Learn why ceramic tile makes a better choice than wood, carpet, or vinyl.
At Mission Tile West, it’s no secret that we believe stone, terra cotta, and ceramic tile make some of the best and most beautiful flooring options for every room in your home—and for outdoor spaces too. It’s not just professional bias that makes us feel this way. There are very sound reasons for choosing tile flooring over other options. Read on to learn more about how tile compares to wood, carpet, and vinyl flooring.
Wood flooring has an undeniable earthy appeal, but it can be delicate, and, unless you like that “distressed” look, it can be high-maintenance too. Tile, on the other hand, is resistant to scratches from pet’s claws and shifting furniture, though it is vulnerable to abrasion in high-traffic areas if sand and grit isn’t swept up promptly. Another drawback of wood is that it can warp and squeak. Ceramic tile will lay nice and flat so long as the subfloor remains in good condition. Some types of ceramic tile can even mimic the look of wood with realistic wood grain patterns.
Of course tile can’t match the softness of carpet, but it comes in an equally large range of colors and patterns. Properly sealed tile is impervious to staining—that bane of light-colored carpets everywhere—and it has a much longer service life. Part of the reason tile last so much longer than carpet is that it is very easy to replace a single damaged tile, while a section of damaged carpet spells doom for the entire room. You can even mimic the look of a patterned area rug by using a patch of designer tiles in a larger expanse of tile flooring. This is an excellent way to help break up a large space without the hassles and trip hazards of real rugs.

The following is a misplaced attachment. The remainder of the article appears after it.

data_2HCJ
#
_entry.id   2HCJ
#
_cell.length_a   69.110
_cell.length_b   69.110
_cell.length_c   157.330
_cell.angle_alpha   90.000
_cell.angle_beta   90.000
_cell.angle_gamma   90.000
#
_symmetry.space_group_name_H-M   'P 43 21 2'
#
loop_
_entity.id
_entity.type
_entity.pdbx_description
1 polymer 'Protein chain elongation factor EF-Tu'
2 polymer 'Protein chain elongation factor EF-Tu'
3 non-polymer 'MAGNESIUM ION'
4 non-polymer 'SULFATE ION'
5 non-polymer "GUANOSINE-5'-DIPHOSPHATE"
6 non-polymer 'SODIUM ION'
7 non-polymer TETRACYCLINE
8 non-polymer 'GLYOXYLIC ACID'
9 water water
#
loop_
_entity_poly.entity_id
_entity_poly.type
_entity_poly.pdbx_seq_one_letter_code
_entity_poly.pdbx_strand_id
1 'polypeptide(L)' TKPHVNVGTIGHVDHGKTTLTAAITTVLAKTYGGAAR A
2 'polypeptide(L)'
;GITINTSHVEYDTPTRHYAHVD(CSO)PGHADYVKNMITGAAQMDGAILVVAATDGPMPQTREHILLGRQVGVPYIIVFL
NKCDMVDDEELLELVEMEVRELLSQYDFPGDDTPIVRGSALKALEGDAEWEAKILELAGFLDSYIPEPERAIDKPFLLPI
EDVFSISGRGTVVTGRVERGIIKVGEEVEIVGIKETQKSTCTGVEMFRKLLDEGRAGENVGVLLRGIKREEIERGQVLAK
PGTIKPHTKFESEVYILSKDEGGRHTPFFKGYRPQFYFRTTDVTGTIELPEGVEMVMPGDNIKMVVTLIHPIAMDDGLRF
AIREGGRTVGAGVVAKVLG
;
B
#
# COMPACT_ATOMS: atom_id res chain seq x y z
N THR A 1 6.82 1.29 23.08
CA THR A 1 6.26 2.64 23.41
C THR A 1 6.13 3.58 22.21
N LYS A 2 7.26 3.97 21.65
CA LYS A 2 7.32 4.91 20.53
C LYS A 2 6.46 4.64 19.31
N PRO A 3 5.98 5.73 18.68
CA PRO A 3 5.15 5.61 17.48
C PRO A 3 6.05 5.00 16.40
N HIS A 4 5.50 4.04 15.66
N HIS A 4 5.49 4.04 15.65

Vinyl tile is an extremely affordable and durable floor covering, making it a popular choice for many home renovation projects. Like ceramic tile, it is easy to clean and extremely low maintenance. However, vinyl tile does come with some significant drawbacks compared to real ceramic tile. For example, vinyl flooring can be damaged by impacts from sharp objects, and any flaws in the subfloor tend to show right through the thin layer of vinyl tile. Perhaps most troubling, many types of vinyl tiles emit high levels of VOCs or harmful chemical vapors when new. Ceramic tiles do not present this health hazard provided quality low-VOC adhesives and grout are used.